If there is one event in the Bay Area where I can really get into trouble, financially speaking, it's the Patchwork Show at Jack London Square in Oakland. The Patchwork Show is a collection of local vendors who sell handmade products from art and clothing to food. The show was founded by Delilah Snell and Nicole Stevenson who call it a "modern handmade festival" (see their website at www.patchworkshow.com). The show has been going on in various areas, especially California, twice a year. And just last year the show came to Oakland, a test of the handmade market in the Bay Area. Needless to say, demand is thriving.
To give you a better sense of what you'll find at the show (and won't be able to live without), I'll walk you through my own path of destruction. My first stop was at MisoHandmade where I found tote bags with a silhouette of my favorite dog breed (pug) sewn onto the front. I also found a set of magnets of funny pug close-ups, a set of magnets with crafting quips, pro-pet pins, and a squeaky donut for the pug himself. Next was Bottle of Clouds where I found hand cut and hand painted wooden pins by Min. Her designs are cute, classy, unique, and very Bay Area. I chose one with a picture of a scooter and a heart. Then on to OopisNein where I found a few more "plushies" for the pug in my life, two cute little creatures artist Gretchen Lewis calls "Baby Octopods." I picked up one-of-a-kind scarves from Lazy Lotus and Harlequin Feltworks, handmade stickers from Bird vs Bird and PapaSupply, and a wall hanging of the mounted head of a monster called "Uniworm" from Ghoulie Girls. I was also tempted by handbags, shirts, art, jewelry, and knick knacks.
What will impress you the moment you enter the show is the detail each artist has put into their business. This detail starts with the materials used for the products (antique metals, repurposed maps and wood, handmade paper...) and extend down to things as small as the business cards. Each card is a work of art in itself, and it is a fun challenge to collect one from every booth for a scrapbook of future shopping. Each piece from every vendor is of the highest quality. The designs are fresh, unique, and full of local flavor. If you want a necklace, a wallet, or a scarf that set you apart and beg for compliments, this is the first place to look. And almost every vendor has a shop on Etsy so you can continue shopping after the show. This is an event that proves that the American craft scene is alive and thriving. You can visit the show's website at www.patchworkshow.com (seriously, this is your second chance to CHECK IT OUT) to get a feel for the designs you'll encounter, pictures of the event, locations and times, and other info.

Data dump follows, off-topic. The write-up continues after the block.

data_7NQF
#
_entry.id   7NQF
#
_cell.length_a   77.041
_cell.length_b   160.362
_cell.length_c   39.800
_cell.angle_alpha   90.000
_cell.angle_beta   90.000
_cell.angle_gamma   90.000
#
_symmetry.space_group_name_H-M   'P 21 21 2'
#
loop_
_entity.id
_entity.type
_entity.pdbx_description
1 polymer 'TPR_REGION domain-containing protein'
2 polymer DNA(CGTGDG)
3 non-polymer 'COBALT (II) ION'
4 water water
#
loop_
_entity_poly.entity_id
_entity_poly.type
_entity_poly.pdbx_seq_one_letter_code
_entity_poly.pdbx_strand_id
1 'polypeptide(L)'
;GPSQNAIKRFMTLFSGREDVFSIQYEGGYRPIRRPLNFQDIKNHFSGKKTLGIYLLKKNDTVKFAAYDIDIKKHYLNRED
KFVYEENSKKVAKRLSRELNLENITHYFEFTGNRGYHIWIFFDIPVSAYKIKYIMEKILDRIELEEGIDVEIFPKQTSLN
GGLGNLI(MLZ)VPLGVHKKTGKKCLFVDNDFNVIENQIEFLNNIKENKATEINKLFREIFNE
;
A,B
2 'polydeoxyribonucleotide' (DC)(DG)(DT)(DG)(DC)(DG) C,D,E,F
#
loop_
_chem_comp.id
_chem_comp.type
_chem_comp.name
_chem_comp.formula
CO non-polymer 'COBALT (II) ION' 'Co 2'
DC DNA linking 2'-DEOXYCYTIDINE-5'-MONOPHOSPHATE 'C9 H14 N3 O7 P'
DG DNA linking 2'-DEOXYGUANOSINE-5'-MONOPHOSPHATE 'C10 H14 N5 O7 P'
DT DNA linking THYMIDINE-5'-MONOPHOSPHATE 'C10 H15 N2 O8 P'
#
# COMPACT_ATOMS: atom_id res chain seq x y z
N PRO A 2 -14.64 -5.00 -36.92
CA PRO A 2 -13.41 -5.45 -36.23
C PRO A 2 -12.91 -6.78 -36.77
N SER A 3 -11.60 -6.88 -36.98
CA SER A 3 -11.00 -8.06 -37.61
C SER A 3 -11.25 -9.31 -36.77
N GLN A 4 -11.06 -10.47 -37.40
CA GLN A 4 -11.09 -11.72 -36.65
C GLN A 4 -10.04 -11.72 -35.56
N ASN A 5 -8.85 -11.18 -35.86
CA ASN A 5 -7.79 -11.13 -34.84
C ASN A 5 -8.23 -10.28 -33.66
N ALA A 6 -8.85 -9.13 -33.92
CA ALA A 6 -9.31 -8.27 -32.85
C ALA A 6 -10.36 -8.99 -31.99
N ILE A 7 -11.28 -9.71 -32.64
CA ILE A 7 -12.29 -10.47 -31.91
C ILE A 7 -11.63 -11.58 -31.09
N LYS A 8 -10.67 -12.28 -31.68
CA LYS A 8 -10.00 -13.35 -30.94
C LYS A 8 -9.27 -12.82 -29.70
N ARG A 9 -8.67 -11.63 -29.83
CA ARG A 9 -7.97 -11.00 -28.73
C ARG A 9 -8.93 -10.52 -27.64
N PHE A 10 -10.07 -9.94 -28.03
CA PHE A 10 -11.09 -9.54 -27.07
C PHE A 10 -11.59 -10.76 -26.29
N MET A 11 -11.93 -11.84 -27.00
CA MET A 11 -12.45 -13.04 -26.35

The Jack London show is held in the old Barnes and Noble building right down by the water. And this May's event coincided with the Jack London farmer's market, so shoppers could take a break and pick up a few pieces of fruit, a slice of stone fired pizza, or some freshly baked bread. Shoppers could also take a break and enjoy the free yoga session on the water's edge. I personally enjoyed having lunch on a bench watching the ships pass. And I definitely needed to take a time out.
Overall, Patchwork is a show that reinvigorates shoppers. I usually can't help making frequent outbursts about how cute, unique, or new an item is at every single booth I visit. Much to the joy of the vendors. The artists' use of their material is brilliant. There handiwork is exceptional. And everyone is so happy. These are people who do what they love, make what they sell, and support their local economy.
If you missed May's show, you have another chance to redeem yourself. The next show is on November 24th from 11 to 5pm. Christmas shopping. Check it off. Oh, and you better start saving NOW.
Photos (top to bottom): My sister Hilary wearing one of the felt scarves from Harlequin Feltworks; a view of the farmer's market with the water in the distance; unique finds at this year's event; and the Jack London Pavilion where the event took place.